Alsina, Adolfo (1829–1877)
Alsina, Adolfo (1829–1877)
Adolfo Alsina (b. 14 January 1829; d. 29 December 1877), Argentine politician. Alsina was born in Buenos Aires, the only son of Valentín Alsina and Antonia Maza. He received his early education in Buenos Aires and Montevideo, and a law degree from the University of Buenos Aires in 1854. After the battle of Caseros, he wrote articles attacking the commander, Justo José de Urquiza, and plotted his assassination. As a member of the Liberal Party, to which his father belonged, he helped defend Buenos Aires when it was besieged by Urquiza. He subsequently fought at the battle of Cepeda, was one of the porteño (Buenos Aires) deputies denied admission to the congress that met in Paraná, and participated in the battle of Pavón.
In 1862 Alsina was elected deputy to the national congress. During an internal party dispute over a proposal to federalize the city of Buenos Aires, he and his followers broke with the Liberal Party to form the Autonomista Party. The party, which consisted of important estancieros, Federal Party intellectuals, José Hernández, and Leandro Alem, had little support outside the province of Buenos Aires. In 1866 Alsina became governor of Buenos Aires, with Nicolás Avellaneda as his minister of government. Among the accomplishments of his administration was the separation of the office of justice of the peace from that of the military commandant.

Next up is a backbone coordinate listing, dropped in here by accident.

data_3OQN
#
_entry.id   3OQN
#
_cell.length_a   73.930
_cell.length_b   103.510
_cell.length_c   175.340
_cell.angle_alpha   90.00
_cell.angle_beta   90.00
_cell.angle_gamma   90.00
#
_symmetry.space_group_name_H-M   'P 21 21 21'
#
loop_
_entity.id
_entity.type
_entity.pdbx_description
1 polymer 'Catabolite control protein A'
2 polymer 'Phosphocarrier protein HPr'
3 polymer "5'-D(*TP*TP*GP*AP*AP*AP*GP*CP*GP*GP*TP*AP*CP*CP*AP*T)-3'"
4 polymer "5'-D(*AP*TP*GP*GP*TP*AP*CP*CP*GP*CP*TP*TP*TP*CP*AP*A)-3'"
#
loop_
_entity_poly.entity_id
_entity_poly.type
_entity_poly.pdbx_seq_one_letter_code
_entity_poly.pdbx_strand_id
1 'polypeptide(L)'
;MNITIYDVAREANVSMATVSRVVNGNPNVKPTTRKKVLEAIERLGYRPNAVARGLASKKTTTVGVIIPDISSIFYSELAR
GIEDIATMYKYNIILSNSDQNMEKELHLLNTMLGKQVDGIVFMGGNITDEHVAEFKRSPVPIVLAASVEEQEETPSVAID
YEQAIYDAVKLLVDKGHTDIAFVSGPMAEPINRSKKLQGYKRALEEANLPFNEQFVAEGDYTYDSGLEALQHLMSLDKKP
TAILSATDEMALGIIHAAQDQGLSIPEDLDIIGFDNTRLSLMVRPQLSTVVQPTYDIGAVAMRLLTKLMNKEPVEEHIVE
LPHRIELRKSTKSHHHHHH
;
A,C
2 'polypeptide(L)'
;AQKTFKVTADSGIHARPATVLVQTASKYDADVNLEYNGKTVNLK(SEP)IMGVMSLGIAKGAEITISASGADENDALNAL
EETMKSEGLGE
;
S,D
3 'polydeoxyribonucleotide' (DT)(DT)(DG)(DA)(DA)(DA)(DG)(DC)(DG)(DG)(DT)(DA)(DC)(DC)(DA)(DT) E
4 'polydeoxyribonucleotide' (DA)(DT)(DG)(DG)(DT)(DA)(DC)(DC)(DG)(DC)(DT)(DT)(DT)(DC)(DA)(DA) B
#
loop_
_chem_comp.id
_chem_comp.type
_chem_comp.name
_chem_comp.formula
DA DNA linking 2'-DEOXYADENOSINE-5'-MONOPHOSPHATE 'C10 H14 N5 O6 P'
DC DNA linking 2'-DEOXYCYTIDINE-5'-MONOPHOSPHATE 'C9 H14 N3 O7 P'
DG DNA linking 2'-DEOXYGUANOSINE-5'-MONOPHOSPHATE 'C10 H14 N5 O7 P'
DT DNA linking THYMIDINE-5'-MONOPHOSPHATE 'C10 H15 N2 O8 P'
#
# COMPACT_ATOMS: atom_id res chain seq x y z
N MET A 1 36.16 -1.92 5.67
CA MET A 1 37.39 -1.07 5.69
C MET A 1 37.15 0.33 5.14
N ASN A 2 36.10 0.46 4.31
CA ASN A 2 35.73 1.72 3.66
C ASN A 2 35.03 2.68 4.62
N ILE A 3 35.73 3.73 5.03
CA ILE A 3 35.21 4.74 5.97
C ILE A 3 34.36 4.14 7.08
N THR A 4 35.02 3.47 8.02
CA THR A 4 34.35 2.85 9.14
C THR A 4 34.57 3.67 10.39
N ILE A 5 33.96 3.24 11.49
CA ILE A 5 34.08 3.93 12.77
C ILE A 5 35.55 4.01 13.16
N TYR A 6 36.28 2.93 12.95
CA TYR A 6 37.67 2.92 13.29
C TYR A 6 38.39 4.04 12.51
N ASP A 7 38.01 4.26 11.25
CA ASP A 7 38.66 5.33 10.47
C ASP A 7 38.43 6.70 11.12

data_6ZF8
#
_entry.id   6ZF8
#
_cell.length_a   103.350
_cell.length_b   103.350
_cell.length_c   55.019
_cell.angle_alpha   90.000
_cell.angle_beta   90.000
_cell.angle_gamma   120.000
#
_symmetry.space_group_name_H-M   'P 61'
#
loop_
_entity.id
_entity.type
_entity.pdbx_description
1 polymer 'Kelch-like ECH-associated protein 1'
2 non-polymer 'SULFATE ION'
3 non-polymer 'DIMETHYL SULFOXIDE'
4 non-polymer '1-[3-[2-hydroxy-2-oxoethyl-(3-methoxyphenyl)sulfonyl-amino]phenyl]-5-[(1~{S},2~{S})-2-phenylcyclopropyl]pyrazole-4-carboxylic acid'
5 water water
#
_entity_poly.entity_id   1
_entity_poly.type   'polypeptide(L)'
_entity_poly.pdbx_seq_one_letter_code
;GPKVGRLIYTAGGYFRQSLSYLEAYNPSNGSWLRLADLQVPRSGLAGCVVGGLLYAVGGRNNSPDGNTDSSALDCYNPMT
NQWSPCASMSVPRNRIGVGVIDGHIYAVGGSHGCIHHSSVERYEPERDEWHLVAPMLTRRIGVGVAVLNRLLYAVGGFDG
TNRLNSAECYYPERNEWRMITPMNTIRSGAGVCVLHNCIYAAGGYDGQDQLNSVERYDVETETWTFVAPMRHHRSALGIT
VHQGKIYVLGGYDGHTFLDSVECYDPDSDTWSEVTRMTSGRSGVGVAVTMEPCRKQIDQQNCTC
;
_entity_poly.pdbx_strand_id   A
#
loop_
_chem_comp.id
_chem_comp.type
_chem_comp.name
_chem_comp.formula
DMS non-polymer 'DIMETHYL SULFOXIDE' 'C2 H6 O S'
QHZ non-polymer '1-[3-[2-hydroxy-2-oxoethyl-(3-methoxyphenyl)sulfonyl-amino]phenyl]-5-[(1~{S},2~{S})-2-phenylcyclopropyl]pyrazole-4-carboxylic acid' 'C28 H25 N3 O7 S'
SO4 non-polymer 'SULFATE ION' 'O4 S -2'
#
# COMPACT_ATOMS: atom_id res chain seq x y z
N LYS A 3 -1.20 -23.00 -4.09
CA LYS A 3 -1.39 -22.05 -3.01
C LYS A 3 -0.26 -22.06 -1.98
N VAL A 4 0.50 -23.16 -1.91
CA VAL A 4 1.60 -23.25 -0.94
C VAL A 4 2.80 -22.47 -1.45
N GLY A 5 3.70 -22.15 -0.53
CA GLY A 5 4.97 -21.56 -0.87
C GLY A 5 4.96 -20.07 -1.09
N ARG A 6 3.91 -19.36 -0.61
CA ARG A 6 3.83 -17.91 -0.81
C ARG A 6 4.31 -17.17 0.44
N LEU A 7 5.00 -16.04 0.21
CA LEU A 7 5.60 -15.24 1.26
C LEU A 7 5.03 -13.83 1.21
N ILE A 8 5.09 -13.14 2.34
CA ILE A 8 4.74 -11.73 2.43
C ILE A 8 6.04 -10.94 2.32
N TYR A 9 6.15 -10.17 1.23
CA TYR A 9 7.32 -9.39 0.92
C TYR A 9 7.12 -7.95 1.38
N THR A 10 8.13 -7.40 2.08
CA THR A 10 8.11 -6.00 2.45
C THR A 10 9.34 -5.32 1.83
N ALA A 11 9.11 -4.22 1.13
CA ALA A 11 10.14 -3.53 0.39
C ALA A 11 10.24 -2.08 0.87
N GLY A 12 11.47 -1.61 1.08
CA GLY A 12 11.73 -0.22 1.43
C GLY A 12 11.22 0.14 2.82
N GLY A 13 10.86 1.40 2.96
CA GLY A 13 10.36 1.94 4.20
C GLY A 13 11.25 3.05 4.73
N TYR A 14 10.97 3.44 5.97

In 1867, Alsina was Domingo Sarmiento's running mate in the latter's successful bid for the presidency. His relations with Sarmiento were never harmonious, but he did support Sarmiento's decision in 1870 to punish Ricardo López Jordán for the assassination of Urquiza. He again was a candidate for the presidency in 1874, and in the congressional elections of that year he won in Córdoba and La Rioja but not in Buenos Aires, which his partisans controlled, because Sarmiento sent national troops to supervise the elections. Lacking support, Alsina withdrew his candidacy and endorsed the man Sarmiento had selected as his successor, Avellaneda, and his own supporter, Mariano Acosta, for the vice presidency.
President Avellaneda appointed Alsina his minister of war and the navy. Alsina was responsible for the suppression of the Revolution of 1874, a pro-Bartolomé Mitre movement, and for the campaign that built a new frontier line of forts from Carhué to Laguna del Monte and to Trenque Lauquén. He hoped to minimize Indian resistance to the advance by incorporating some tribes into the national guard, but as a precaution he supplied the national army with revolvers and telegraph lines. In 1877 he furthered the policy of "conciliation" by persuading Mitre to stop his partisans from starting a revolution; he was planning another advance of the frontier line when he died in Buenos Aires.
Jacinto R. Yaben, "Alsina, A.," in Biografías argentinas y sudamericanas, vol. 1 (1938), pp. 118-122.
Ysabel F. Rennie, The Argentine Republic (1945), pp. 111, 115, 120-125, 139.
José Luis Romero, A History of Argentine Political Thought, translated by Thomas F. McGann (1963).
Vicente Osvaldo Cutolo, "Alcina, A." in Nuevo diccionario biográfico argentino, 1750–1930, vol. 1 (1968), pp. 100-101.
Ricardo Levene et al., "Historia de las presidencias: 1862–1898," in Academia Nacional de la Historia, Historia argentina contemporánea, 1862–1930, vol. 1 (1965), sec. 1, pp. 257-263.
Gamboni, Olga Dina. Adolfo Alsina, gobernador de la Provincia de Buenos Aires y conquistador del desierto. La Plata: María Amalia Gamboni, 1994.
Hora, Roy. The Landowners of the Argentine Pampas: A Social and Political History, 1860–1945. Oxford: Oxford University Press, 2001.
Martínez, Carlos M. Alsina y Alem: porteñismo y milicias. Buenos Aires: Ediciones Culturales Argentinas, 1990.
Joseph T. Criscenti